Federal Government Challenges Post-Safety Datapalooza

At last month’s White House Safety Datapalooza, several federal agencies issued challenges to civic minded developers to help the federal government solve real world problems ranging from health care, public safety, education, and more.

Many of the previous winners of these challenges have been civic startups who have leveraged open data released on data.gov to help find creative ways to solve problems.

safetydatapalooza

Sketchnotes at the Public Data Safetypalooa, courtesy @anadiazhernandz

Here’s a list of each challenge along with data resources and some examples of apps that work to solve similar problems. Try to win!

Consumer Product Safety Commission Challenge

Goal: To develop ways to put recall information in front of consumers.

The Consumer Product Safety Commission is responsible for making sure products used in the US are safe. Whenever a produce to deemed unsafe, the CPSC issues and alert to recall the product from stores and homes. Unfortunately, this information doesn’t always make it to consumers.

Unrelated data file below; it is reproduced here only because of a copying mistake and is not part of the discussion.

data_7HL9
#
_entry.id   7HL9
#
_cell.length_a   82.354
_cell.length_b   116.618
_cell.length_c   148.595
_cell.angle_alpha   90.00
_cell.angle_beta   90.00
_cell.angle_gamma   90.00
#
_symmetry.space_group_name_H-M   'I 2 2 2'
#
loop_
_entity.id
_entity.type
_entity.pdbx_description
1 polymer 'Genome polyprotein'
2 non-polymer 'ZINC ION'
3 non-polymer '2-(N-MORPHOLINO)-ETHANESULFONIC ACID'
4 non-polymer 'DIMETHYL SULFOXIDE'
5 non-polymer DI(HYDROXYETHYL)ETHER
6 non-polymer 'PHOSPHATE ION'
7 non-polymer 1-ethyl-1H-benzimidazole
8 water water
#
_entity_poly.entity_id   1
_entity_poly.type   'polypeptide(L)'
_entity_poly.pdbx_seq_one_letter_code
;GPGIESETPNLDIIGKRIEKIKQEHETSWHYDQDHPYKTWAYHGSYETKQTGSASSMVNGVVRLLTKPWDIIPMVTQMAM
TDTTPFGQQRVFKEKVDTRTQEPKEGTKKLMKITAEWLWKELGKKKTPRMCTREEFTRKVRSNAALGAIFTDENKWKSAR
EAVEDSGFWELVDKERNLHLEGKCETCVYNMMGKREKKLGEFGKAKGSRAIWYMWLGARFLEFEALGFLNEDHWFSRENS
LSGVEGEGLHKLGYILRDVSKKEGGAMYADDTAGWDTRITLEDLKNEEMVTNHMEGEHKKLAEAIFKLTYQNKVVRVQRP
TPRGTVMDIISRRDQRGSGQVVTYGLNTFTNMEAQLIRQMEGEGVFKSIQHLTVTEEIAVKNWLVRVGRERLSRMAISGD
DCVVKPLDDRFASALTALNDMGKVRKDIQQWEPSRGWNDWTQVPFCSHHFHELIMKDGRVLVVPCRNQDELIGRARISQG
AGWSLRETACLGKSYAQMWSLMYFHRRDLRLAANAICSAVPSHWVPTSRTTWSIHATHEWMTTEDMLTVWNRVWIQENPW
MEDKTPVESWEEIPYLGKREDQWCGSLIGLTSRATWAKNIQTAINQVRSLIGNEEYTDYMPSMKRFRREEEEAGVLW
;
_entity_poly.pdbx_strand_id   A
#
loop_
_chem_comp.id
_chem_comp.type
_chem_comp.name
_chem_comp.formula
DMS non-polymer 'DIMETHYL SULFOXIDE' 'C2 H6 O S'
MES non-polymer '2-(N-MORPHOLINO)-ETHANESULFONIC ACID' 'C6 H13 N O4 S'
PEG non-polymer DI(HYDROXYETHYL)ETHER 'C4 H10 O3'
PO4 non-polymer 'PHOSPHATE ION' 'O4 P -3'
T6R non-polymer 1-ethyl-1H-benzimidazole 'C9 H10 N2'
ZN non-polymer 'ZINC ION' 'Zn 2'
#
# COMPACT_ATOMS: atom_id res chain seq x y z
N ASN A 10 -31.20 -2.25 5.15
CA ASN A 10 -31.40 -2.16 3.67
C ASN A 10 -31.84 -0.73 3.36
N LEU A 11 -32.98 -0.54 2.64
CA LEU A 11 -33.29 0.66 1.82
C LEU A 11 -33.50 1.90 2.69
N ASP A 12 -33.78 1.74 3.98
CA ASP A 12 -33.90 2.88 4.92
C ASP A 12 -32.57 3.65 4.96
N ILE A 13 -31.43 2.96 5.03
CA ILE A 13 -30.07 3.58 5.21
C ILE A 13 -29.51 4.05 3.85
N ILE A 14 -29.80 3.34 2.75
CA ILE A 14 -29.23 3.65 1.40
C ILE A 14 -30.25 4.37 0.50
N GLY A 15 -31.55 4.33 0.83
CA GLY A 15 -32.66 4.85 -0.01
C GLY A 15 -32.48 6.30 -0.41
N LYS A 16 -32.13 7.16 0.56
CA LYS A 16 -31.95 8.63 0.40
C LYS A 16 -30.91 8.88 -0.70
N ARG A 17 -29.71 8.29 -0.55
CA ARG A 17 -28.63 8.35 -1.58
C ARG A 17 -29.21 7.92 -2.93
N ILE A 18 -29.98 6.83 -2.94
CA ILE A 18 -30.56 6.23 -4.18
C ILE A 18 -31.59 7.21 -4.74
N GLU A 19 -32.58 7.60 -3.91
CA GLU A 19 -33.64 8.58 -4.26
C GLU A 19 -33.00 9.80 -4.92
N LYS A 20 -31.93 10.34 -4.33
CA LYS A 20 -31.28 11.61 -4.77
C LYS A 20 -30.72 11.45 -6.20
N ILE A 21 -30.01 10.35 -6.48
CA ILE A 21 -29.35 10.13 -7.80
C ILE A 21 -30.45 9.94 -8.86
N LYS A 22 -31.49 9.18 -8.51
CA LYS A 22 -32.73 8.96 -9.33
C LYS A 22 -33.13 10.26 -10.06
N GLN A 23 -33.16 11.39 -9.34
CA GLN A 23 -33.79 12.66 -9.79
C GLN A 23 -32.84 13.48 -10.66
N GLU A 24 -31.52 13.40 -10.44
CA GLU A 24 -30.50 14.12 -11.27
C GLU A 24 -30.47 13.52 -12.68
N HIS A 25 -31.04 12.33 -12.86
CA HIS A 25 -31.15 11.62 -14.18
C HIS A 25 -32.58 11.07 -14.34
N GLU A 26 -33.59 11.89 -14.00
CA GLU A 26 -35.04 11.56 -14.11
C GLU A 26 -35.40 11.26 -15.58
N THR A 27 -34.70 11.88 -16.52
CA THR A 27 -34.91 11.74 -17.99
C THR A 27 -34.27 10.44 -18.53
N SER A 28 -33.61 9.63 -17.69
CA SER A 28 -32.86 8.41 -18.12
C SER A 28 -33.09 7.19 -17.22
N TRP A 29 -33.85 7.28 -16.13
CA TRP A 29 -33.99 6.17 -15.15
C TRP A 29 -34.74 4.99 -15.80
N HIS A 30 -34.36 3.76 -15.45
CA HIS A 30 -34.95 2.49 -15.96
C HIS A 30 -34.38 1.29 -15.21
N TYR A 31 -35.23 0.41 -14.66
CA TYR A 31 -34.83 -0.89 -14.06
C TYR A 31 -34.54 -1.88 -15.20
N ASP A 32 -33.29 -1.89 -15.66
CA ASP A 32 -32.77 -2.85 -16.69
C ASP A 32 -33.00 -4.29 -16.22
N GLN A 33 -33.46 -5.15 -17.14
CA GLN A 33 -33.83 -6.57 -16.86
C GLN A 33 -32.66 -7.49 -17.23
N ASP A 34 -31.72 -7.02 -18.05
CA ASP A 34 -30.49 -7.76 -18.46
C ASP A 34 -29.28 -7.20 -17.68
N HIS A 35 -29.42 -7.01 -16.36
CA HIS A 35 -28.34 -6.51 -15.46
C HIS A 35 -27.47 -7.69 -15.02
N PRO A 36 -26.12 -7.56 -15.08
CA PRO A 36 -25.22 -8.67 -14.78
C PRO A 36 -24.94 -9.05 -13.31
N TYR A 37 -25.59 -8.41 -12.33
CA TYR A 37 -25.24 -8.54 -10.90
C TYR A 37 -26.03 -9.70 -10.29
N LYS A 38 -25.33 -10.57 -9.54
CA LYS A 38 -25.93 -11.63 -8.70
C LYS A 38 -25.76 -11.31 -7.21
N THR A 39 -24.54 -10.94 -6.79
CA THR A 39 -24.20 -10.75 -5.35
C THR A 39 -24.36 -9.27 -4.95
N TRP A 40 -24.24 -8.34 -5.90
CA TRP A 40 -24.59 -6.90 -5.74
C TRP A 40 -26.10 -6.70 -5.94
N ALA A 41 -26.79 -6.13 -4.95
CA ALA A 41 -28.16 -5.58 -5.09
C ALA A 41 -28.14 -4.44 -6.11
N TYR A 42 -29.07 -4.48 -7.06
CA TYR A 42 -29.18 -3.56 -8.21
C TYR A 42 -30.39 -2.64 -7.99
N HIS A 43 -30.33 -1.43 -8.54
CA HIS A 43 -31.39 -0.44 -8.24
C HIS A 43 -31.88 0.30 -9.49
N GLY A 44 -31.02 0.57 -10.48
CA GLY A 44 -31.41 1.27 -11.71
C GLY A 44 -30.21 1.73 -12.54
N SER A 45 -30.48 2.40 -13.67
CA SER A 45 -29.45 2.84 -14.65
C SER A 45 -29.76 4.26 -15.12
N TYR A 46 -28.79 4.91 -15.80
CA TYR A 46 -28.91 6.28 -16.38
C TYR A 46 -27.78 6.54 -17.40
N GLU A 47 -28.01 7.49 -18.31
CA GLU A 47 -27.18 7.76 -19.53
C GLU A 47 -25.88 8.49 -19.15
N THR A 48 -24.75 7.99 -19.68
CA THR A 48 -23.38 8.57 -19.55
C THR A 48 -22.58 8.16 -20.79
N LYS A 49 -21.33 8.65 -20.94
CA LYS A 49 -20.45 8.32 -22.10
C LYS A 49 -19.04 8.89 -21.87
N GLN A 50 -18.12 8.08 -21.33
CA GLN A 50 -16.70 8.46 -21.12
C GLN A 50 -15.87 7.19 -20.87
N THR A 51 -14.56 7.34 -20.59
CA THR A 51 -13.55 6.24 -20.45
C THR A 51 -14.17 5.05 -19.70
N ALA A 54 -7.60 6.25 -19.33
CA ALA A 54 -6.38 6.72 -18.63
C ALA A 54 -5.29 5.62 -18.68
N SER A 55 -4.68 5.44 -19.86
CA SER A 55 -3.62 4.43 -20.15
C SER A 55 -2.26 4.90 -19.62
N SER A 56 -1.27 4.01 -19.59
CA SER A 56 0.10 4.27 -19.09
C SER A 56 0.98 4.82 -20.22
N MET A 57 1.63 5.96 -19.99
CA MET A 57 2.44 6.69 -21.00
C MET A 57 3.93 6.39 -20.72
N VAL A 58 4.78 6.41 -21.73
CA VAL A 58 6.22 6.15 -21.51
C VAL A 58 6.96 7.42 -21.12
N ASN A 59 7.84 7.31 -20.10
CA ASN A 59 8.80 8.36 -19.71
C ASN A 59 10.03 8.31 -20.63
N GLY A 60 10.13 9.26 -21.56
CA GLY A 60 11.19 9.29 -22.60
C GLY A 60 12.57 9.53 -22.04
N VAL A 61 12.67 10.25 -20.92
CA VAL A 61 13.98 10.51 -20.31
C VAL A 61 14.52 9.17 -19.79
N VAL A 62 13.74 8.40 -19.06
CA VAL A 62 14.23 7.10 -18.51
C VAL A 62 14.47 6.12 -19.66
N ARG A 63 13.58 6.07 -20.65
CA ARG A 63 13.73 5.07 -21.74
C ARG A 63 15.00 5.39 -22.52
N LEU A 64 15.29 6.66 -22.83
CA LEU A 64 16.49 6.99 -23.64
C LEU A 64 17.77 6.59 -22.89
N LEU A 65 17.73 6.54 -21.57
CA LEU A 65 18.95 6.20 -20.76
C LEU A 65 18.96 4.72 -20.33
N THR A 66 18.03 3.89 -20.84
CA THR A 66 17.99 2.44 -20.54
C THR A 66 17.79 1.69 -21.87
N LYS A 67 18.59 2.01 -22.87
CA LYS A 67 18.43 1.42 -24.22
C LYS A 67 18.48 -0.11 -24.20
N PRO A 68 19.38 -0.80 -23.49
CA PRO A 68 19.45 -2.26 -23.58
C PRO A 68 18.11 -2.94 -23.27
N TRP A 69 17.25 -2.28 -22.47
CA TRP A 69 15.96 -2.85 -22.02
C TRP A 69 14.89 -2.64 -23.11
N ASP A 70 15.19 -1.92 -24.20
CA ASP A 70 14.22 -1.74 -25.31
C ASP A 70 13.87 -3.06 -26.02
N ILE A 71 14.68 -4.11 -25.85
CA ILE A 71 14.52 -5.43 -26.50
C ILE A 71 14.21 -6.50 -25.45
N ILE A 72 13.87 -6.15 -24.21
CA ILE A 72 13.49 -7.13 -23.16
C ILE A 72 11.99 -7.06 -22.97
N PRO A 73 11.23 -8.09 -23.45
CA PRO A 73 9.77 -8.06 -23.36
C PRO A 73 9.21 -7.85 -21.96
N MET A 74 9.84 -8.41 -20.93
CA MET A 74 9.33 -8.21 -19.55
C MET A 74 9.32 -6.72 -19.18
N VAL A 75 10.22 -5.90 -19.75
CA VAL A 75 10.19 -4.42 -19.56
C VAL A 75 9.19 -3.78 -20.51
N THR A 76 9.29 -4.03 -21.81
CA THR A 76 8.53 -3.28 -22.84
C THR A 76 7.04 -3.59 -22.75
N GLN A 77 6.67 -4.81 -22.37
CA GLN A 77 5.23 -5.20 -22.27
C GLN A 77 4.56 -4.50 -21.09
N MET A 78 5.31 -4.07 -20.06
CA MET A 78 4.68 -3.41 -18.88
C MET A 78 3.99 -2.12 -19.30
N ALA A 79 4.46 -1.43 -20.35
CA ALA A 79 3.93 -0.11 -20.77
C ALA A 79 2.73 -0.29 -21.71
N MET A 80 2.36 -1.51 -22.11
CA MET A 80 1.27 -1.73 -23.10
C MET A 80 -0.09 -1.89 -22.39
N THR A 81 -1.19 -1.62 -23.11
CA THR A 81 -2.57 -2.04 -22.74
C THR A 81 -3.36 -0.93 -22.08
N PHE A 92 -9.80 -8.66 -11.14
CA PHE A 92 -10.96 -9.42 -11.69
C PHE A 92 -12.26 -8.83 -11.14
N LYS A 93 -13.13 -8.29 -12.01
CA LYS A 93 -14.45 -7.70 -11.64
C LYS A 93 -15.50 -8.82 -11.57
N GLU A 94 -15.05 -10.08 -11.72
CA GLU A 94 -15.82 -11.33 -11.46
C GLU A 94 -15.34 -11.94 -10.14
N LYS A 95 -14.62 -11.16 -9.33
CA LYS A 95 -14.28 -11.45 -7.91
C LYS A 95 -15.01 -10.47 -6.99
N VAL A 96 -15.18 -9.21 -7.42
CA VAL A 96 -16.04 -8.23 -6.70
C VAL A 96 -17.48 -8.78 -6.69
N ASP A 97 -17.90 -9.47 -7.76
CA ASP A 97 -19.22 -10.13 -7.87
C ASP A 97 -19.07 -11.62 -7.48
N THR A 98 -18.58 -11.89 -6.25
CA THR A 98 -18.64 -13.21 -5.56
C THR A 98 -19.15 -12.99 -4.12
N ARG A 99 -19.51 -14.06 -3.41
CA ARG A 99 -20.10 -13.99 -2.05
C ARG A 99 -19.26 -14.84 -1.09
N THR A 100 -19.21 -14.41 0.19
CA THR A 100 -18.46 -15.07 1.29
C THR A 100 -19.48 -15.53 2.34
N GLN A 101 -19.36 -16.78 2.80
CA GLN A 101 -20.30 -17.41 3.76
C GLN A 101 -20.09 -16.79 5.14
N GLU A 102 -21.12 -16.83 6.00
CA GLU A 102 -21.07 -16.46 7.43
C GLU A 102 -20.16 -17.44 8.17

The CPSC SaferProducts Challenge has four different challenges:
1) Best mashup with online auction sales
2) Product reviews
3) Online Search
4) Best Innovation

Prize: $1,000 per challenge

Deadline: April 28th

Data Resources:
All Product Recalls API
Product Recall API on GitHub

Examples:
USA.Gov iPhone App:

Screenshot of Recall API app on USA.gov iPhone app

Currently, the USA.Gov iPhone app has a section on the app that lists all the recent recalls using the Product Recall API. Clicking on a link in the feed will direct you to that specific agency website.

Department of Energy Challenge:

Goal: Submit an app that uses one of four engery.gov APIs

As part of the Administration’s commitment to a clean energy future, the Energy Department today is launching a contest to promote the creation of new apps designed to address today’s energy challenges. The Apps for Energy II contest, which is the second contest in the year-long American Energy Data Challenge, will encourage contestants to leverage ideas developed during the American Energy Data Challenge’s first contest, and open data sources.

Prize: $100,000

Deadline: March 9th, 2013

Data Resources: